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Fortescue Bay

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Cape Hauy 
Moai, The 

Fortescue Bay  

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Location: -43.1307, 147.9622 View Map  Incorrect?
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Administrator: Kristine Hoffman (sitewide)
Submitted By: Monomaniac on May 16, 2007
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Fortescue Bay from Cape Hauy, on the approach to t...


Fortescue Bay is home to the world's most dramatic sea-stacks, in particular the infamous Totem Pole. A wild area, with great hiking, few crowds, and a genuine adventure feel. The tranquility of the bay stands in stark contrast to the powerful, heaving swells that assault the pillars of Cape Hauy.

All of the rock here is dolerite, and apparently, some of the best dolerite in the world if one considers its' ability to withstand erosion and gravity. These routes are strictly trad in nature. Some feature numerous bolts, but don't be fooled. All of the approaches involve rappels, exposed scrambling and bush-whacking. Some require swims thru shark-infested waters. Consult the tide charts before trying the routes on Cape Hauy, and plan to be there at low tide.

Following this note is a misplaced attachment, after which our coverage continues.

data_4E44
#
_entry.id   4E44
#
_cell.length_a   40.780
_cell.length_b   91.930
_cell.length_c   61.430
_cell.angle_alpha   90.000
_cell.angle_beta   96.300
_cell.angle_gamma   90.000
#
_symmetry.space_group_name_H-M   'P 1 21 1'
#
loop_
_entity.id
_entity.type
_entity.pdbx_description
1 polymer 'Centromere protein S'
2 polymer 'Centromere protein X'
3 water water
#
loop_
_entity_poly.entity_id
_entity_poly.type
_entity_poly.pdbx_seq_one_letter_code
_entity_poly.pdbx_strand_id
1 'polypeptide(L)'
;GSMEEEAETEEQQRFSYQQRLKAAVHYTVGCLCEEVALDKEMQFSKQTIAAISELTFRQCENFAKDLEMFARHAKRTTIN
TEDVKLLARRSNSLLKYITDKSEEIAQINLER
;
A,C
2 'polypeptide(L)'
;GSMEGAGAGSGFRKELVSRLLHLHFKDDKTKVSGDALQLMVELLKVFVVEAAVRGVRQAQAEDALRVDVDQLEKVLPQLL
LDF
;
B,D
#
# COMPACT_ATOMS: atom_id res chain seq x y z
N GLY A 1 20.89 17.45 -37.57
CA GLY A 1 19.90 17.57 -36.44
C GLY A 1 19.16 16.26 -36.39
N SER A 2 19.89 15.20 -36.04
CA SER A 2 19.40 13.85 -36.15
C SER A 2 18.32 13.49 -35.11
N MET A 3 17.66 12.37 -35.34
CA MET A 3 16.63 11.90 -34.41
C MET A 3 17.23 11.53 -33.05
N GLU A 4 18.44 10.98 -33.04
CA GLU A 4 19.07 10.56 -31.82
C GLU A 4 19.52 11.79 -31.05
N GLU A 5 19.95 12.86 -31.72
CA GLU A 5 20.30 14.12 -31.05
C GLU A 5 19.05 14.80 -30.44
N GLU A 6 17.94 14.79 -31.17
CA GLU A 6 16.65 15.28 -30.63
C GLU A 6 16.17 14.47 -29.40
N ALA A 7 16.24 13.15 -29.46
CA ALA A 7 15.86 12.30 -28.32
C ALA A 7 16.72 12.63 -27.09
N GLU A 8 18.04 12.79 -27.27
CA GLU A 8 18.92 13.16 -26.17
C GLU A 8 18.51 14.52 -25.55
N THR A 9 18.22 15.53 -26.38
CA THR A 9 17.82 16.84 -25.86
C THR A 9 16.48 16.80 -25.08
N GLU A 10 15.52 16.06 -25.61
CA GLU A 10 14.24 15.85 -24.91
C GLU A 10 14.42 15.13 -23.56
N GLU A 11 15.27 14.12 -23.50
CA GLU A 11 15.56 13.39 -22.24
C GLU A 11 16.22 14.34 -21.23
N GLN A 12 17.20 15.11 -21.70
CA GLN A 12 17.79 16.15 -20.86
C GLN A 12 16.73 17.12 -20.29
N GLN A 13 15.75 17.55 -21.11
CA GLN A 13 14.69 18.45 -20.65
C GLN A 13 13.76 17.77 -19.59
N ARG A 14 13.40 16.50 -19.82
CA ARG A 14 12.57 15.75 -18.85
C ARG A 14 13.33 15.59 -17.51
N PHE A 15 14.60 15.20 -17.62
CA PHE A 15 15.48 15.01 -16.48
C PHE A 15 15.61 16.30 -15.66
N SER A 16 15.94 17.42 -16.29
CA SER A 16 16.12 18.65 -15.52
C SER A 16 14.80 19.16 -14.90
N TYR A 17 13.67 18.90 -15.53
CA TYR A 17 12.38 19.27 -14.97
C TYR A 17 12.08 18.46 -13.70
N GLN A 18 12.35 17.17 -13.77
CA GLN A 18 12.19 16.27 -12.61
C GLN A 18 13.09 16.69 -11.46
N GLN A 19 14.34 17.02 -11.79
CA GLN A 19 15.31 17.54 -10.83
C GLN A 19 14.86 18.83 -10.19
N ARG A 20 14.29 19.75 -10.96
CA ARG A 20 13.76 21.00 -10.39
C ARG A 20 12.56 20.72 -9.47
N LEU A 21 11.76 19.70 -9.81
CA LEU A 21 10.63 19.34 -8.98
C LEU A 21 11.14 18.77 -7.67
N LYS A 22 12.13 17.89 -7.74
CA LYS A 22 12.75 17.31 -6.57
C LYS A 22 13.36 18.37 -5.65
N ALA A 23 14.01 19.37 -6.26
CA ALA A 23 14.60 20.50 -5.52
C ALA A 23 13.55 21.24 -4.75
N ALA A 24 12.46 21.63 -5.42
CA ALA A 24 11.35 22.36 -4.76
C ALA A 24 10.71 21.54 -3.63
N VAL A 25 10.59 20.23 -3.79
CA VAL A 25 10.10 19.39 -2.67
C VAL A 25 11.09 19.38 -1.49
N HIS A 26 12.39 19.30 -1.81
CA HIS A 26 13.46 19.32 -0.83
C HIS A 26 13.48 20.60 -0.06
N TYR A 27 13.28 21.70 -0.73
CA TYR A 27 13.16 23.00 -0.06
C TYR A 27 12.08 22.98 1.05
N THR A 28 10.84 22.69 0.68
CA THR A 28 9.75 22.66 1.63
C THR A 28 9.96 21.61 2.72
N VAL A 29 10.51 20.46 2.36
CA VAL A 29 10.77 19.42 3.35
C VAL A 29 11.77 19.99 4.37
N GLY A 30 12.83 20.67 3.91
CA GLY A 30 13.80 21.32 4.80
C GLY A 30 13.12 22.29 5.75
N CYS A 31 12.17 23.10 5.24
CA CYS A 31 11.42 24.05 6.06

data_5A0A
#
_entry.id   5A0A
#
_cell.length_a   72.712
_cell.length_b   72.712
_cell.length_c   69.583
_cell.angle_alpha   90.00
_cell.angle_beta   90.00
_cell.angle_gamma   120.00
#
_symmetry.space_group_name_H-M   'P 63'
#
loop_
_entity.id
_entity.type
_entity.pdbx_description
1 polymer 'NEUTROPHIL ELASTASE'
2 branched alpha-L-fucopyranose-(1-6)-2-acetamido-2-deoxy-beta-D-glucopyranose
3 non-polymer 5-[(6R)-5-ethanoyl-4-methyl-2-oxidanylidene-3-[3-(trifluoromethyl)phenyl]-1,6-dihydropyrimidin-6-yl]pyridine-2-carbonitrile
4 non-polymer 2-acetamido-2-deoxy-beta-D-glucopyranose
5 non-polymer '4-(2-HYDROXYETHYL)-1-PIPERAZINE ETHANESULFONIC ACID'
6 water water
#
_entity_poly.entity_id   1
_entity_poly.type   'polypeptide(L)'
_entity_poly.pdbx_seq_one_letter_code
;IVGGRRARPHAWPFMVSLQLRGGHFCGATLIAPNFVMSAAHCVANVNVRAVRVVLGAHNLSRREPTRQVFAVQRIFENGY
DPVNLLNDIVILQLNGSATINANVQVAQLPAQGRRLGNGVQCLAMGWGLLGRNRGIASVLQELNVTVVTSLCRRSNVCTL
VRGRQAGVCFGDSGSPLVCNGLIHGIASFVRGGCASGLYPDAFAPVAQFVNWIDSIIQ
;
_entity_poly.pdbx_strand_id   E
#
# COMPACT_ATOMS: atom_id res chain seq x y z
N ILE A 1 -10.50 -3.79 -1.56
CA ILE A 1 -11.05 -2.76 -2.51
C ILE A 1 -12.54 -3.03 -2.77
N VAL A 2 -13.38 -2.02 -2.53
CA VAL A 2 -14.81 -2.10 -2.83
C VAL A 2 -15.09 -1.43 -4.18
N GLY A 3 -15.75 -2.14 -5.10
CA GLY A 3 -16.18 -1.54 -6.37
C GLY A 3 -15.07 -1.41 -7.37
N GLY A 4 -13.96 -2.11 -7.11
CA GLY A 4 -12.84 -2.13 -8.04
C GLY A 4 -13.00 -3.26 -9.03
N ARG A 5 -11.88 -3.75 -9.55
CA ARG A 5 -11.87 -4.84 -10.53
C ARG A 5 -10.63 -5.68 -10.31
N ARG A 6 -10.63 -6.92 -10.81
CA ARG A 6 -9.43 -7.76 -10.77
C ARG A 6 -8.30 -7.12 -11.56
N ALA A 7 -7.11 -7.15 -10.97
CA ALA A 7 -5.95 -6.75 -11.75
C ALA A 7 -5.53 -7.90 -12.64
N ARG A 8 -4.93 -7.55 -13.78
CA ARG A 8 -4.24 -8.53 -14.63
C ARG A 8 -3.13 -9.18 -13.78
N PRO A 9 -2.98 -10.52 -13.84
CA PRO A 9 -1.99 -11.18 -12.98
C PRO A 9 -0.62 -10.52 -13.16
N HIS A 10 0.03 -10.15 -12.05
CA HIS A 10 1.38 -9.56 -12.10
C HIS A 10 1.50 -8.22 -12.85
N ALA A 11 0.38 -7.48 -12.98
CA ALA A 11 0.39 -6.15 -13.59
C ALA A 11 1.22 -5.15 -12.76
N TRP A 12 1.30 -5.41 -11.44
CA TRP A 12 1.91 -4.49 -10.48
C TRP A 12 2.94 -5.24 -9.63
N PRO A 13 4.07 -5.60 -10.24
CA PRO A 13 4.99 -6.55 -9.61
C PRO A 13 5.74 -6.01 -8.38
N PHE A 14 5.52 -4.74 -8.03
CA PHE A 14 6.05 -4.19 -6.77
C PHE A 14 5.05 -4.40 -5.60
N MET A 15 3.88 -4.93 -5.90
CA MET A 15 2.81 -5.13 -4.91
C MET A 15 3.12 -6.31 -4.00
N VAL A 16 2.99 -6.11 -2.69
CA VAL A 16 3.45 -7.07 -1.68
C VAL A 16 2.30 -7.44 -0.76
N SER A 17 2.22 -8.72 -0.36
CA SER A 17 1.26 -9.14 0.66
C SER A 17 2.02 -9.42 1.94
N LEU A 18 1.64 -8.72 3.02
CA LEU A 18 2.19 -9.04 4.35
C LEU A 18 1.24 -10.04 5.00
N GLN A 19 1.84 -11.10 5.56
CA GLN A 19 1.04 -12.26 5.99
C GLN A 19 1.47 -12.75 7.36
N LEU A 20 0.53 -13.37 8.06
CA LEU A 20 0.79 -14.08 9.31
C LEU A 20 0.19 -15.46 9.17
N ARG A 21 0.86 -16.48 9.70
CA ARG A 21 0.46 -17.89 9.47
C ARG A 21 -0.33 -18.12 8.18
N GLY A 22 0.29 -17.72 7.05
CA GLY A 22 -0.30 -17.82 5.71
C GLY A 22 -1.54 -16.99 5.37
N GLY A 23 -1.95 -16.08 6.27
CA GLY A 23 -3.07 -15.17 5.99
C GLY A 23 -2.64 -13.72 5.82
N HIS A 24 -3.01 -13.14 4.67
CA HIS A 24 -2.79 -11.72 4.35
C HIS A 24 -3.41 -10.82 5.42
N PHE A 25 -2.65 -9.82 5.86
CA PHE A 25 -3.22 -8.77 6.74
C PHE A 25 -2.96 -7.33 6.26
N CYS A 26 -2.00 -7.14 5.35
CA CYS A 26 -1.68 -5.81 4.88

Getting There 

From Hobart head East and follow signs to Port Arthur. Once on the Tasman Peninsula, look for signs to Fortescue Bay. The turn-off is on the left about 4km past Taranna. Follow a good dirt road for 12km to a great campsite (pay) on the beach of Fortescue Bay.

Climbing Season

Weather station 8.5 miles from here

2 Total Routes

['4 Stars',2],['3 Stars',0],['2 Stars',0],['1 Star',0],['Bomb',0]

The Classics

Mountain Project's determination of some of the classic, most popular, highest rated routes for Fortescue Bay:
Sacred Site   5.10a 6a 18 VI+ 18 E1 5a     Trad, 2 pitches, 110'   The Moai
Browse More Classics in Fortescue Bay

Featured Route For Fortescue Bay
Beginning pitch 1 of the Free Route during my on s...

The Free Route 5.12b 7b 26 VIII+ 26 E5 6b PG13  Australia : Tasmania : ... : The Totem Pole
The original Free Route to the summit offers thrilling climbing and generally good protection on solid stone. P1, 80 feet, 5.12b. Begin on the belay rock, and ascend the left arete for several feet past two carrot bolts. The crux follows with a difficult, crimpy traverse to the right arete, passing two more carrots and an old aid bolt. Once on the right arete, things ease a bit. Continue the right-ward traverse past another carrot, then head up to a shallow finger crack which propigates fro...[more]   Browse More Classics in International

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